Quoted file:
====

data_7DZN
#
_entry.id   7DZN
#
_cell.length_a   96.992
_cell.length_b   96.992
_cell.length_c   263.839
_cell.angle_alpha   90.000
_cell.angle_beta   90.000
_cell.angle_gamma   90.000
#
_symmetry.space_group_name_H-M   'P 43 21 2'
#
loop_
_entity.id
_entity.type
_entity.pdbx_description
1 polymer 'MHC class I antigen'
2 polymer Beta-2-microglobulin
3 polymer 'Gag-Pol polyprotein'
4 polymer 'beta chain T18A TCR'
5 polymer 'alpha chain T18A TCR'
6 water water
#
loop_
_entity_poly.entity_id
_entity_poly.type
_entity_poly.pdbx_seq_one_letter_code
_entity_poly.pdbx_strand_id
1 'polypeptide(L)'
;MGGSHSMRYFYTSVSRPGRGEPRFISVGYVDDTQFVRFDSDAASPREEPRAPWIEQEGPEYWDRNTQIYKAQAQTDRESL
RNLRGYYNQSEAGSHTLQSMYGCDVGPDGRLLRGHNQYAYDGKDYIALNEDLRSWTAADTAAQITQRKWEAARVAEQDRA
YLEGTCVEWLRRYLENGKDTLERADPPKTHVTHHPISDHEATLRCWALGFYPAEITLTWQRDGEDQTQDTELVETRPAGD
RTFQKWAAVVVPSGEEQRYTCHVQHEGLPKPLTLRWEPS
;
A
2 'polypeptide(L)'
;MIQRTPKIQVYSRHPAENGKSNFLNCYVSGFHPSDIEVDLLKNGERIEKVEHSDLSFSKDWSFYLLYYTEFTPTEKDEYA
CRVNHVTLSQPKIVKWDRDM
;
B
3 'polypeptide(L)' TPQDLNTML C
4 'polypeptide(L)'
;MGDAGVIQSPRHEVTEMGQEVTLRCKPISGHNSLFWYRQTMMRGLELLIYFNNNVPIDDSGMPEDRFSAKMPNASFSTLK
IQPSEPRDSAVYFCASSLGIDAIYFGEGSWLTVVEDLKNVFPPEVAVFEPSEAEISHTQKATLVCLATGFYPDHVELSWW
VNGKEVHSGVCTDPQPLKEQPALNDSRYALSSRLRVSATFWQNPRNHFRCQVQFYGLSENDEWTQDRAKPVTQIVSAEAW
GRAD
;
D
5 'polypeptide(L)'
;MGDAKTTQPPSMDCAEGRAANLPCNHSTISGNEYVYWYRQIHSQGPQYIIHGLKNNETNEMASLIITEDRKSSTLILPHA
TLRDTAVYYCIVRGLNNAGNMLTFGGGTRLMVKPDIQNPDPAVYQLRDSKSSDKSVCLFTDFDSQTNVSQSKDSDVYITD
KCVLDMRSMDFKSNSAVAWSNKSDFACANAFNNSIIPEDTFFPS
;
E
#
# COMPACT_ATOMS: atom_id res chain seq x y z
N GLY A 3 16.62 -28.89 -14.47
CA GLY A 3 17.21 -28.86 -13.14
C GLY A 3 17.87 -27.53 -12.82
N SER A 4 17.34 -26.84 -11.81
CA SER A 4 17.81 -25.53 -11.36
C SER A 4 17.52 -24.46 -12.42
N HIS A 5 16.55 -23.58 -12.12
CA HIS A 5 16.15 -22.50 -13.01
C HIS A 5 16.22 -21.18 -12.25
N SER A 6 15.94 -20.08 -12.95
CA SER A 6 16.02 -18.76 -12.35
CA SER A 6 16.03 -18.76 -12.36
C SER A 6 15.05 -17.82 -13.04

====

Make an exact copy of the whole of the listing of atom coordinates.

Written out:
data_7DZN
#
_entry.id   7DZN
#
_cell.length_a   96.992
_cell.length_b   96.992
_cell.length_c   263.839
_cell.angle_alpha   90.000
_cell.angle_beta   90.000
_cell.angle_gamma   90.000
#
_symmetry.space_group_name_H-M   'P 43 21 2'
#
loop_
_entity.id
_entity.type
_entity.pdbx_description
1 polymer 'MHC class I antigen'
2 polymer Beta-2-microglobulin
3 polymer 'Gag-Pol polyprotein'
4 polymer 'beta chain T18A TCR'
5 polymer 'alpha chain T18A TCR'
6 water water
#
loop_
_entity_poly.entity_id
_entity_poly.type
_entity_poly.pdbx_seq_one_letter_code
_entity_poly.pdbx_strand_id
1 'polypeptide(L)'
;MGGSHSMRYFYTSVSRPGRGEPRFISVGYVDDTQFVRFDSDAASPREEPRAPWIEQEGPEYWDRNTQIYKAQAQTDRESL
RNLRGYYNQSEAGSHTLQSMYGCDVGPDGRLLRGHNQYAYDGKDYIALNEDLRSWTAADTAAQITQRKWEAARVAEQDRA
YLEGTCVEWLRRYLENGKDTLERADPPKTHVTHHPISDHEATLRCWALGFYPAEITLTWQRDGEDQTQDTELVETRPAGD
RTFQKWAAVVVPSGEEQRYTCHVQHEGLPKPLTLRWEPS
;
A
2 'polypeptide(L)'
;MIQRTPKIQVYSRHPAENGKSNFLNCYVSGFHPSDIEVDLLKNGERIEKVEHSDLSFSKDWSFYLLYYTEFTPTEKDEYA
CRVNHVTLSQPKIVKWDRDM
;
B
3 'polypeptide(L)' TPQDLNTML C
4 'polypeptide(L)'
;MGDAGVIQSPRHEVTEMGQEVTLRCKPISGHNSLFWYRQTMMRGLELLIYFNNNVPIDDSGMPEDRFSAKMPNASFSTLK
IQPSEPRDSAVYFCASSLGIDAIYFGEGSWLTVVEDLKNVFPPEVAVFEPSEAEISHTQKATLVCLATGFYPDHVELSWW
VNGKEVHSGVCTDPQPLKEQPALNDSRYALSSRLRVSATFWQNPRNHFRCQVQFYGLSENDEWTQDRAKPVTQIVSAEAW
GRAD
;
D
5 'polypeptide(L)'
;MGDAKTTQPPSMDCAEGRAANLPCNHSTISGNEYVYWYRQIHSQGPQYIIHGLKNNETNEMASLIITEDRKSSTLILPHA
TLRDTAVYYCIVRGLNNAGNMLTFGGGTRLMVKPDIQNPDPAVYQLRDSKSSDKSVCLFTDFDSQTNVSQSKDSDVYITD
KCVLDMRSMDFKSNSAVAWSNKSDFACANAFNNSIIPEDTFFPS
;
E
#
# COMPACT_ATOMS: atom_id res chain seq x y z
N GLY A 3 16.62 -28.89 -14.47
CA GLY A 3 17.21 -28.86 -13.14
C GLY A 3 17.87 -27.53 -12.82
N SER A 4 17.34 -26.84 -11.81
CA SER A 4 17.81 -25.53 -11.36
C SER A 4 17.52 -24.46 -12.42
N HIS A 5 16.55 -23.58 -12.12
CA HIS A 5 16.15 -22.50 -13.01
C HIS A 5 16.22 -21.18 -12.25
N SER A 6 15.94 -20.08 -12.95
CA SER A 6 16.02 -18.76 -12.35
CA SER A 6 16.03 -18.76 -12.36
C SER A 6 15.05 -17.82 -13.04